Spicy, Marinated Pork Belly from the Hot Plate
If you are anything like me, you love going to your local Asian supermarket... but you pass most of the things you see there by because you have no idea what they are or how to use them!
Usually, we pass things like cooking appliances, porcelain and household goods too- but we should really slow down and take a look occasionally. I mean- those bamboo steamers? Got to have one! Rice cookers- also wonderful!
But yesterday I saw this Korean hotplate... and wondered how on Earth I have managed to get by so long without one!
Another thing "we Westerners" tend to do is to go crazy for dishes cooked in a clay pot or served on a hot metal platter like this- it seems so exotic and extravagant to us- and yet... it is just as simple a cooking method as any other... maybe even simpler!
So, in order to try out my new hot plate, of course I needed to marinate some meat and do with it what it does best- and decided to use inexpensive but totally flavorful pork belly- as you can see, 4 slices, which is enough for 2 good servings. The ingredients for the marinade were soy sauce, oyster sauce, Thai fish sauce, hot chili sauce, Spring onion, sesame seeds, fresh ginger, rice vinegar, sugar and sesame oil.
I served the meat with some simple rice noodles and basic vegetables- Spring onion, carrot and some red pepper- and with those few simple ingredients my adventure began...
Pork belly is of course a rather fatty cut of meat, no matter what, but it is that fat that also has a lot of its great flavor. Still, for the method I used this evening, I first boiled the pork for 5 minutes before marinating it, which of course does bring out quite a bit of the fat- and that is in any case a good thing!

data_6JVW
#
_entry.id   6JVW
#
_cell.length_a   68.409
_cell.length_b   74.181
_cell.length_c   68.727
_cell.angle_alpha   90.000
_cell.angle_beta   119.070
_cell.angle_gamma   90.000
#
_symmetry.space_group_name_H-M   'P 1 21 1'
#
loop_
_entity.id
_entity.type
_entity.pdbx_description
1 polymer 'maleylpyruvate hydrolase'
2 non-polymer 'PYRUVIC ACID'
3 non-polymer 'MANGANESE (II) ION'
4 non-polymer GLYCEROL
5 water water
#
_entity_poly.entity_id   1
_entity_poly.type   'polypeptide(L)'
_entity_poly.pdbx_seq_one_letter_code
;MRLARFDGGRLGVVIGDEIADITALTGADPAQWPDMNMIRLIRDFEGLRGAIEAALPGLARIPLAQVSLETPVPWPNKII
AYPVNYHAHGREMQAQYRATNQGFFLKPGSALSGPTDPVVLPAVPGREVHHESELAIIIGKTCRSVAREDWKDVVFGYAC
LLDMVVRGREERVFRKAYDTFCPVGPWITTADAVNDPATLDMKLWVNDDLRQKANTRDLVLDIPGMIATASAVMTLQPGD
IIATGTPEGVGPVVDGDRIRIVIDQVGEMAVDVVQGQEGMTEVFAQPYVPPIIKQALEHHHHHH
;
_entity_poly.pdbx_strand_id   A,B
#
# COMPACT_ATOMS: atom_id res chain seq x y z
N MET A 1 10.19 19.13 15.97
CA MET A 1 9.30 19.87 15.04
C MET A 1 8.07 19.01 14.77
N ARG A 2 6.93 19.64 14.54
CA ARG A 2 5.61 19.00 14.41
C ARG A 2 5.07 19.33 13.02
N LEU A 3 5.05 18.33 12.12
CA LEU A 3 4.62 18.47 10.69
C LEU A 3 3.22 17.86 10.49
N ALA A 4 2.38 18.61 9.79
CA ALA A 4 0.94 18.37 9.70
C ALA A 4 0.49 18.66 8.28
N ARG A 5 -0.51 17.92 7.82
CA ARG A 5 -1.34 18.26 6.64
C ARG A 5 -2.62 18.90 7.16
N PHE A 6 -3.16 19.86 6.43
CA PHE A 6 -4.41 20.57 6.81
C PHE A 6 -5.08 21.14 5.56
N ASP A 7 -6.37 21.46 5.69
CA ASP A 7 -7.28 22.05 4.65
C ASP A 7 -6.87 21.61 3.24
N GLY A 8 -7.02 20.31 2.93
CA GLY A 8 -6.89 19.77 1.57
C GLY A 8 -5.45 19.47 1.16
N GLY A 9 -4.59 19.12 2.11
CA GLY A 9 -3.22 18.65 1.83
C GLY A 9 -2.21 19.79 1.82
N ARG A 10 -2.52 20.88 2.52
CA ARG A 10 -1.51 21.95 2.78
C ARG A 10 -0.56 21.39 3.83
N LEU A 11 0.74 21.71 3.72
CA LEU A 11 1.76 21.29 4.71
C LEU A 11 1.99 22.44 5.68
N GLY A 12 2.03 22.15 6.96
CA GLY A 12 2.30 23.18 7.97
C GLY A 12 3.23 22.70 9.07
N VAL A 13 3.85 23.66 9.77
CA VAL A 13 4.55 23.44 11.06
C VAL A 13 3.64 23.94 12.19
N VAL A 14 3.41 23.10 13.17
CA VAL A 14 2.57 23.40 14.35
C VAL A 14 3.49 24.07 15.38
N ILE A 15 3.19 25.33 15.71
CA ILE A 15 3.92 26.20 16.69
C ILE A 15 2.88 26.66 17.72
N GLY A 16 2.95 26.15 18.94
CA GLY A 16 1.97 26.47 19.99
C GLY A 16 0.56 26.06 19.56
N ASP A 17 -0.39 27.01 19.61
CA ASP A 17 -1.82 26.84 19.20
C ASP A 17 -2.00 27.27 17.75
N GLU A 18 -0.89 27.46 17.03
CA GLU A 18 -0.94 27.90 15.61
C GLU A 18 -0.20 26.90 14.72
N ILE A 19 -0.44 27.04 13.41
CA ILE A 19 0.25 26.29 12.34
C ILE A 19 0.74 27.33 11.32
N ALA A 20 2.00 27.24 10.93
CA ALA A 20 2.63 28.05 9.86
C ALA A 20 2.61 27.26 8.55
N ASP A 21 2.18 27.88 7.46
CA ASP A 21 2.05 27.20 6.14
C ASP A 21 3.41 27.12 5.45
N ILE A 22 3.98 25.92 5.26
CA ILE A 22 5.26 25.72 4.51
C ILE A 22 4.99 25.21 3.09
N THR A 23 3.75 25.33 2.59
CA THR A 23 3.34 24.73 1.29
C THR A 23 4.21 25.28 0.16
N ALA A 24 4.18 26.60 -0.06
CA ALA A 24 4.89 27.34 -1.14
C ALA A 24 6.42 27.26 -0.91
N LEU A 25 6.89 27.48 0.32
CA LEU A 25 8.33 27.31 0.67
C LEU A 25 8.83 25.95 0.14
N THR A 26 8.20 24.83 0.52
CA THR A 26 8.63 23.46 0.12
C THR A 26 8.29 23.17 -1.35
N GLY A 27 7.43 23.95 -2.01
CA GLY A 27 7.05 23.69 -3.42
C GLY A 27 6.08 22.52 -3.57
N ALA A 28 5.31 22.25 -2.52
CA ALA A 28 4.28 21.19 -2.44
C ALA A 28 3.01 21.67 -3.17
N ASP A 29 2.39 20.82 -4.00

After 5 minutes of boiling, I cut the pork, whilst it was still hot, into bite-sized pieces.
I then put the finely chopped ginger (about a 2" piece) and Spring onion into a bowl with 1 tablespoon of hot chili sauce, 1 tablespoon of sesame seeds, 2 tablespoons of sesame oil and 2 tablespoons of Thai fish sauce.
I added rice vinegar- around 5-6 tablespoons and had a taste... then added a little sugar, to balance all of the savory and sour components. I started off with just a half teaspoon, but settled for 1 whole one in the end- you may prefer more or less- it is up to you of course!
The same applies to the chili sauce and how hot the marinade is... mine was particularly hot so I did without adding the fresh chili that I had prepared- again- as long as you have the other basic ingredients in there, as far as I am concerned, the quantities should really be a matter of your own taste.
Get the pork nicely coated and let it sit for at least 30 minutes... if you can wait that long!
I cut the vegetables into chop-stick friendly pieces and set them out along with the meat, ready to sizzle-up at the table... but be warned- initially it WILL sizzle and bubble and be a little spluttery! This is of course part of the fun for a lot of people, but alternatively, you can begin cooking it in the kitchen and then serve it up hot at the table, once the wildest phase has passed- haha!
Get your hot plate smoking-hot on the stove top and add a little peanut oil, which handles heat really well, without getting too smokey too soon- then add the meat and vegetables and let them begin to sear nicely...
You may like to hold the sliced pork with the fat-side against the hot plate in order to get it crisped-up and frazzled better... but no fear- it will soon be dark, crispy golden and delicious anyway!
After 4-54 minutes, pour over any remaining marinade and a little water, and after that blast of steam has diminished, bring it to the table- it's ready to be enjoyed!
That blast of steam will go to make the meat and vegetables nice and succulent, and will also deglaze the base of the plate and bring up plenty of good flavor for you to spoon on top when you serve it.
I enjoyed mine with some simple rice noodles and a sprinkle of extra toasted sesame seeds... and how!
So easy and such fun! and thank goodness for that metal "claw" that comes with the hot plate and serves as a handle... that thing will be dangerously hot when you bring it to the table- so be sure to warn your guests... just like they do at the restaurant!
Really- with a picture like that... there isn't that much more left to say, is there? Except... as usual... Enjoy!